WVU's Hit Man

  • April 05, 2006 04:05 PM
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By John Antonik for MSNsportsNET.com
April 5, 2006

MORGANTOWN, W.Va. – Sometimes Quinton Andrews has a difficult time differentiating between those he’s supposed to hit and those he’s not. Just last week West Virginia’s raucous free safety put the wood to quarterback Pat White during skeleton drills and that sparked a lively debate between Andrews and several offensive players.

  Freshman Quinton Andrews is getting a reputation for hitting anything that comes his way, even the players he's not supposed to hit.
All-Pro Photography/Dale Sparks

Andrews wound up getting a couple of stitches underneath his chin during the discussion. Of course hitting the team’s starting quarterback who is also wearing a gold jersey is big a no-no.

“That was my fault because I knew we weren’t supposed to hit Pat White because he’s in a yellow jersey,” Andrews said. “Anytime the quarterback is in a yellow jersey it’s tag-off. Plus it was a tag-off situation anyway.

“I got cursed out.”

Andrews may sometimes test Coach Rich Rodriguez’s patience by hitting his starting quarterback, but the coach likes that fact that he’s got a free safety back there in Andrews who is willing to keep wide receivers honest.

“He’s not shy about putting his face into you,” Rodriguez said. “If I had anybody that was shy about doing that then I don’t think they belong in this program. Quinton is a guy that can bring it and I think he likes hitting. Some guys will do it because they have to do it and some guys really like doing it.

“I think he really likes it.”

During last Saturday’s scrimmage, Andrews came up and met fullback Owen Schmitt head on despite giving up about 50 pounds. He also made a big hit on wide receiver Dwayne Thompson on a pass play over the middle that put the former quarterback out for the rest of the scrimmage.

“I read that play pretty well,” the freshman said. “I really wasn’t supposed to be in that zone but I saw the quarterback look that way so I tried to get there. My heart jumped because I knew I had a big play coming my way.”

Andrews could have really laid Thompson out if he wanted to.

“I kind of missed him and I didn’t get him the way I wanted to. Plus, he’s my teammate and I really didn’t want to take him out,” Andrews said.

Rodriguez says Andrews is more than just a fierce hitter.

“Some guys just understand football; they understand angles and plays and I think Quinton is a guy that understands football,” Rodriguez said.

Andrews admits that it is sometimes better to go after the football instead of delivering the big kill shot. It’s something he’s focusing on real hard this spring.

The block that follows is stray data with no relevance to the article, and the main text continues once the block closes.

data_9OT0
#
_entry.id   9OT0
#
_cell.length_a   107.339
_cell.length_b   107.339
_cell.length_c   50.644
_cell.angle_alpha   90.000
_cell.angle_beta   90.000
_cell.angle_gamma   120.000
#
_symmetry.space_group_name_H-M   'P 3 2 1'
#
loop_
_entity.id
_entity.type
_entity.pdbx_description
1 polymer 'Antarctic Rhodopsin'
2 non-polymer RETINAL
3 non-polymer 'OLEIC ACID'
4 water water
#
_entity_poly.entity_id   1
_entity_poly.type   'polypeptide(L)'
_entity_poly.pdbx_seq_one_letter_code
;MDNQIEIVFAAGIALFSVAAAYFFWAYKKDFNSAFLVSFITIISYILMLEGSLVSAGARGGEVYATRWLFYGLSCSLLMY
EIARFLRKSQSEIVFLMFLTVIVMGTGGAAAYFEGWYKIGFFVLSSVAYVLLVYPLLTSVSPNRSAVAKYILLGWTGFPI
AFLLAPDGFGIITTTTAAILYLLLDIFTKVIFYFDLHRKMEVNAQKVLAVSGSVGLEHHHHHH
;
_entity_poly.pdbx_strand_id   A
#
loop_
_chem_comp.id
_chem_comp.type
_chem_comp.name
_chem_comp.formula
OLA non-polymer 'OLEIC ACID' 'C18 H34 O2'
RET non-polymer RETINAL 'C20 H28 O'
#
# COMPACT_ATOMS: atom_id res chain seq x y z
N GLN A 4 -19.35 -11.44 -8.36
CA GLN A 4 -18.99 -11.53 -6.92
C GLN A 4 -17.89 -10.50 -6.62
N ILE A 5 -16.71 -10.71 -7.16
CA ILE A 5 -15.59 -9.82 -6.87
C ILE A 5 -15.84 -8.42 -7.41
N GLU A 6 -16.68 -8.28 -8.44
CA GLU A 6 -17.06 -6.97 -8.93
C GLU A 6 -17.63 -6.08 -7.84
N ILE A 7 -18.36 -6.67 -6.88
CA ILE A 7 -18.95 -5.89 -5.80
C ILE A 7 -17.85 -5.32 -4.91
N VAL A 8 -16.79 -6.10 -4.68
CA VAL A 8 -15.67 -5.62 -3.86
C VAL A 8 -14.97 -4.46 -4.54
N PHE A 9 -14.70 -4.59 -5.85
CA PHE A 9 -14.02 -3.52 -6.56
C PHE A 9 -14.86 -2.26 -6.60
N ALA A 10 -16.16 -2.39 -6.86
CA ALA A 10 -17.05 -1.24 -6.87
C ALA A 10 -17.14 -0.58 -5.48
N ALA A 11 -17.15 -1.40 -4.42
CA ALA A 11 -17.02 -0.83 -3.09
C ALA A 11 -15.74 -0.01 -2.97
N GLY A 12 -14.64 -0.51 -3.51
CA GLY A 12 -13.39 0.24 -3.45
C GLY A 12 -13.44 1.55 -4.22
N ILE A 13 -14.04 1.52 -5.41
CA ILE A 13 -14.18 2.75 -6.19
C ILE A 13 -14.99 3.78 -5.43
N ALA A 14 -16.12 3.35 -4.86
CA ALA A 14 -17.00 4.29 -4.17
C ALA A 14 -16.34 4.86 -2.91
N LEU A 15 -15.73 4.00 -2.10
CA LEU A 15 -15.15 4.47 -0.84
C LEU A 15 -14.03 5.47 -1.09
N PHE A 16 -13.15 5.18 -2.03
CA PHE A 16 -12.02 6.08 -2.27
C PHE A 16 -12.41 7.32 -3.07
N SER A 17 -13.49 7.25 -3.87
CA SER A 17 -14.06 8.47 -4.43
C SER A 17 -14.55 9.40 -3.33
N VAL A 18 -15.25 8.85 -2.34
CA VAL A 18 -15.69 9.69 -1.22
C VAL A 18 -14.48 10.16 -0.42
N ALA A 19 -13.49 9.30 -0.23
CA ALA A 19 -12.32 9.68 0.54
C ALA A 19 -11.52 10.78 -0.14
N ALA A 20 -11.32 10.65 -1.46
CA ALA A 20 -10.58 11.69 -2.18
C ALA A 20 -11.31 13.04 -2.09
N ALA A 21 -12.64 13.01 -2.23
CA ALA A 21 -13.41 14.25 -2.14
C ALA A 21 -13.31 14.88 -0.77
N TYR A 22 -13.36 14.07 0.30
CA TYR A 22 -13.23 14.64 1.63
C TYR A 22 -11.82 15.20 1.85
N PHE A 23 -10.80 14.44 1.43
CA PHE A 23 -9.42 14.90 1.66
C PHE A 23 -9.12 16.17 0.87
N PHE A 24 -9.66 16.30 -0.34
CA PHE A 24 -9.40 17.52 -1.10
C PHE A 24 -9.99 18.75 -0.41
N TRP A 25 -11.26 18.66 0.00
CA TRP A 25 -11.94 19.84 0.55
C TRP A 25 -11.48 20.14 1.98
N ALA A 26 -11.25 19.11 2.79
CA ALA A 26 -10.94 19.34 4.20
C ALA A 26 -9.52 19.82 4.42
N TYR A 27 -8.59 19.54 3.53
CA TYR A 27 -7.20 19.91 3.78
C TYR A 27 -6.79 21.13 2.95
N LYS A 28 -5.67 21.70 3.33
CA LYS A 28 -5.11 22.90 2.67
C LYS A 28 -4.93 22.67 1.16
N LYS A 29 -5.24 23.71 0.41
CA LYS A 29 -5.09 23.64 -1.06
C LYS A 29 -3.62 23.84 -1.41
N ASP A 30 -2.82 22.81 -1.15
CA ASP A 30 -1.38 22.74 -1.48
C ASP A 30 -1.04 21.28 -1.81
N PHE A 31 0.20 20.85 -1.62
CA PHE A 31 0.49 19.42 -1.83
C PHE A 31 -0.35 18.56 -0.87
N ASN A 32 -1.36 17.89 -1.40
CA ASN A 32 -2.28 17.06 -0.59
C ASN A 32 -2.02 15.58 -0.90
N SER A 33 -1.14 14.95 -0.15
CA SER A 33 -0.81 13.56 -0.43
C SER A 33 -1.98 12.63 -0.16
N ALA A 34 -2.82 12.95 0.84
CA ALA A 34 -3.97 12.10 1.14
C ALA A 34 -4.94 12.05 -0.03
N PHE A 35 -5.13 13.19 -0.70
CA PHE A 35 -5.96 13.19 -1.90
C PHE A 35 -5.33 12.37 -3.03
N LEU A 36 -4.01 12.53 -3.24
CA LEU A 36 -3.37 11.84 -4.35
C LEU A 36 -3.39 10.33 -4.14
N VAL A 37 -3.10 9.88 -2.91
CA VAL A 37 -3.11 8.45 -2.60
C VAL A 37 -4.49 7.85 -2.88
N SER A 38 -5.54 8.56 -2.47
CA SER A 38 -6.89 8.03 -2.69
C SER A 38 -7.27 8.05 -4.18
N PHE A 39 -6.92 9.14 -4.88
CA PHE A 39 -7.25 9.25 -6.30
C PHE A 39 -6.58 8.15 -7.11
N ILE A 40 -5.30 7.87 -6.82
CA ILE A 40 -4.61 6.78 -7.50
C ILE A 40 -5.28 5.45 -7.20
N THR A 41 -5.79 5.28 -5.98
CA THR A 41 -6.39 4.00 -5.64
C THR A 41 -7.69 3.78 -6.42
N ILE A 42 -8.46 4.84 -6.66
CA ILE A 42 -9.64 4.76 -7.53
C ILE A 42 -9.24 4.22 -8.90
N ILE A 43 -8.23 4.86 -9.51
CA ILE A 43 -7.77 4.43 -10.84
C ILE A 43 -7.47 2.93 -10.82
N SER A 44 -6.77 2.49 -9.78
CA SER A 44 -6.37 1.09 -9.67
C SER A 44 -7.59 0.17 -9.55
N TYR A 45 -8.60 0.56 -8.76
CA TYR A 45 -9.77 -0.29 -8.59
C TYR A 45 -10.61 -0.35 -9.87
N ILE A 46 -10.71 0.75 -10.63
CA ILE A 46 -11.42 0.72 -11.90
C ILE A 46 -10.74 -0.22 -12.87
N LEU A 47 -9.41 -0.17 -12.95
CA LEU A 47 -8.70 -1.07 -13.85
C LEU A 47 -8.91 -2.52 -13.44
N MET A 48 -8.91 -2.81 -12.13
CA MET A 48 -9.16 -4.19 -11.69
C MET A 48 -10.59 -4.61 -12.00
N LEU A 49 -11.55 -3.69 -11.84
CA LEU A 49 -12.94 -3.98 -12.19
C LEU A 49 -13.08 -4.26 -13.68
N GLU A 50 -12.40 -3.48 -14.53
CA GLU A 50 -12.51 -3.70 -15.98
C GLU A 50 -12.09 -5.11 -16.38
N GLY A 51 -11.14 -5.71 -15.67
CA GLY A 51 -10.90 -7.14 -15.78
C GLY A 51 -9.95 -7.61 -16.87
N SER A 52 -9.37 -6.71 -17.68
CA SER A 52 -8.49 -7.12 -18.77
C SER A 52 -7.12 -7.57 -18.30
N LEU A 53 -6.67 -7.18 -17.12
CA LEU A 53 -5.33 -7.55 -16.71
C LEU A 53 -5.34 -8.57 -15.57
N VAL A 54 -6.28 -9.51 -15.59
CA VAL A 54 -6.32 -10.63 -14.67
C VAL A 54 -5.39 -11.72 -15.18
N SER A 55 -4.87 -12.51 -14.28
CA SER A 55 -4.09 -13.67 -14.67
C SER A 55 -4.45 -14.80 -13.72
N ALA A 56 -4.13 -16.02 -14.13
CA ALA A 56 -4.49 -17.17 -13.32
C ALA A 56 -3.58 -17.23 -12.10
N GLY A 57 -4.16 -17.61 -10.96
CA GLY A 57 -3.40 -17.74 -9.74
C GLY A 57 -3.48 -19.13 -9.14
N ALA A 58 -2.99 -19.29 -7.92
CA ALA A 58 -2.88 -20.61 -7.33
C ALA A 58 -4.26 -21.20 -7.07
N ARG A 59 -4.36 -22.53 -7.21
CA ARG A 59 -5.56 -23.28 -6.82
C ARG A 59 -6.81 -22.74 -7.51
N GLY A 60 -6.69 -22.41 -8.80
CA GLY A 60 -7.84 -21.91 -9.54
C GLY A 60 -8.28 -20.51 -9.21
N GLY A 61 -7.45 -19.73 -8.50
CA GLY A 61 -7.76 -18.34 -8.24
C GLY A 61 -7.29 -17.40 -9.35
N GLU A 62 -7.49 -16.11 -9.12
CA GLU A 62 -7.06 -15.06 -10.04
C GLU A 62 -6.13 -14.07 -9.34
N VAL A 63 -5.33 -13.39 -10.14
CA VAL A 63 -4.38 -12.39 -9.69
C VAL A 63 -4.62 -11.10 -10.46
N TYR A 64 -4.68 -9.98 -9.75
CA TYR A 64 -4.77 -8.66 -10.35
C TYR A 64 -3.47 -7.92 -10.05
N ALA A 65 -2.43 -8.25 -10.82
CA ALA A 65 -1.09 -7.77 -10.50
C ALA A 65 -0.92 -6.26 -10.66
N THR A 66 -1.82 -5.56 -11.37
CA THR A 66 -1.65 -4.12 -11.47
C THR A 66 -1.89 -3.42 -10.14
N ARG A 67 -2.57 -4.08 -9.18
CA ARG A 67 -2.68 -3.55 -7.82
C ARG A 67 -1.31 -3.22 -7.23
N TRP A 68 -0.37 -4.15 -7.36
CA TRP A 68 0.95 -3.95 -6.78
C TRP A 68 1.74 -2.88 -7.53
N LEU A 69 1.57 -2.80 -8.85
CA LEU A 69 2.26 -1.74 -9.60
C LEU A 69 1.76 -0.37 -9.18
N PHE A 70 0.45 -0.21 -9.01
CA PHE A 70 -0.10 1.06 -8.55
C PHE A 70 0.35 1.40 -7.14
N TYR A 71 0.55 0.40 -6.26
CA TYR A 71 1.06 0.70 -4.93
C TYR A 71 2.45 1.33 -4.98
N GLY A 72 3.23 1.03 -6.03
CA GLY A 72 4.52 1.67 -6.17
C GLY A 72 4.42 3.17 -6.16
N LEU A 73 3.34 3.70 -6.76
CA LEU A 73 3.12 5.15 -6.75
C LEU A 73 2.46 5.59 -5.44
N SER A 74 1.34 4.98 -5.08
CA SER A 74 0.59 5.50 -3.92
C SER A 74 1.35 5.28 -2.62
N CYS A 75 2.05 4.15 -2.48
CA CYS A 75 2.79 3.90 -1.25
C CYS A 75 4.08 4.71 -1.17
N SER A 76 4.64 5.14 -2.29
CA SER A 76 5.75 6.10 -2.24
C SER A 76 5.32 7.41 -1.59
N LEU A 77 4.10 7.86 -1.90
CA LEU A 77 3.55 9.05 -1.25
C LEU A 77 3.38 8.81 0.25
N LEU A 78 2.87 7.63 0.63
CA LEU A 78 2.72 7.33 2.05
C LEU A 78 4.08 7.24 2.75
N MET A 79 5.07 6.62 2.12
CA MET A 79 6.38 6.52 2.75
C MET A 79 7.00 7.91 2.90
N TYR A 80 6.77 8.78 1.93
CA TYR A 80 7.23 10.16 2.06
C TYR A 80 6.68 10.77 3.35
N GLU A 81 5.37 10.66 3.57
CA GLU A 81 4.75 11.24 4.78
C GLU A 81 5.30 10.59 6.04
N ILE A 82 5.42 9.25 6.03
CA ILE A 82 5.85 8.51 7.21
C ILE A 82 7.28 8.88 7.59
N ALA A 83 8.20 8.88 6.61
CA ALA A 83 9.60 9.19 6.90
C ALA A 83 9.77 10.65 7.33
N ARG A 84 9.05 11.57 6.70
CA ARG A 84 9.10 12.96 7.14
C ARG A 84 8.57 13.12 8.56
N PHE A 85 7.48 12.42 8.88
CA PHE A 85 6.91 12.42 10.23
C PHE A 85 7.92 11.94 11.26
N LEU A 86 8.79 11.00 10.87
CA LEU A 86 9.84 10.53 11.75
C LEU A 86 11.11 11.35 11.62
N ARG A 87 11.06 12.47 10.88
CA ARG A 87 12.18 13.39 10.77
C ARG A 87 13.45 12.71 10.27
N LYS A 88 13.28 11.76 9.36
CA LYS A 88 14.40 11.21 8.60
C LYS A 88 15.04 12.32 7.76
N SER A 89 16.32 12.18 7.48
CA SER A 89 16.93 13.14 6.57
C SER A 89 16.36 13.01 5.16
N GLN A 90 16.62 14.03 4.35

“Once you make your break right before the quarterback releases the ball and you’re just trying to get there,” he said. “Then when you look up and you see where you are and thinking can I get the ball or do I only have a chance to make the big hit? That second goes so fast and you’ve got to make a choice.”

Quinton’s choice of picking the right school may have taken him a lot longer but was equally as confusing. He was a hotly pursued football prospect out of powerful Monsignor Pace High School in Opa Locka, Fla., last winter. Andrews played on a Class 3A state champion football team as a junior and a state champion basketball team as a sophomore.

His senior year he made the Orlando Sentinel Florida Top 100 list (No. 38) and was considered one of the top 15 players in the high school football factory that is Dade County. As a defensive back he picked off three passes, made 85 tackles and forced two fumbles. On offense he caught 26 passes for 637 yards and scored eight touchdowns.

“It was a big battle with who I wanted to go with and which school that would be the best situation with me,” Andrews said. “It came down to Florida, Georgia and West Virginia. I kind of got close to West Virginia and Coach Magee.

“He kept in touch with me and the things that he was saying really helped me out,” Andrews said. “When I came up on my visit the first night I was here I knew I had to be here.”

Despite it being a love-at-first-sight proposition with West Virginia, Andrews admits his college recruitment still had its difficult moments, too.

“You have to try and figure out the depth chart and then you have to sit in on Saturdays and watch the games and see who is playing the type of defense that you want to be in,” he said. “It was a brain buster.”

In the end, the 5-foot-11-inch, 205-pound speedster chose the mountains of West Virginia over the warmth of the south.

“It was something I felt I needed to do to get away from home,” he said. “I figured if I go away I can focus more and get the job done.”

‘Getting the job done’ means locking up the starting free safety position this spring after spending last fall redshirting. Andrews is in a battle right now with senior Abraham Jones and both have played well so far.

“I think Quinton has had an excellent spring,” Rodriguez said. “He is going to have a chance of playing a lot of football for us.”

“I just want to get out there and make some plays and get myself into a position of being the starting free safety and also build a little faith from my teammates that when I’m out on the field they don’t have anything to worry about,” Andrews said.

It seems like the only ones worrying about Andrews these days are the guys that have to go over the middle to catch passes and, of course, quarterbacks wearing gold jerseys.

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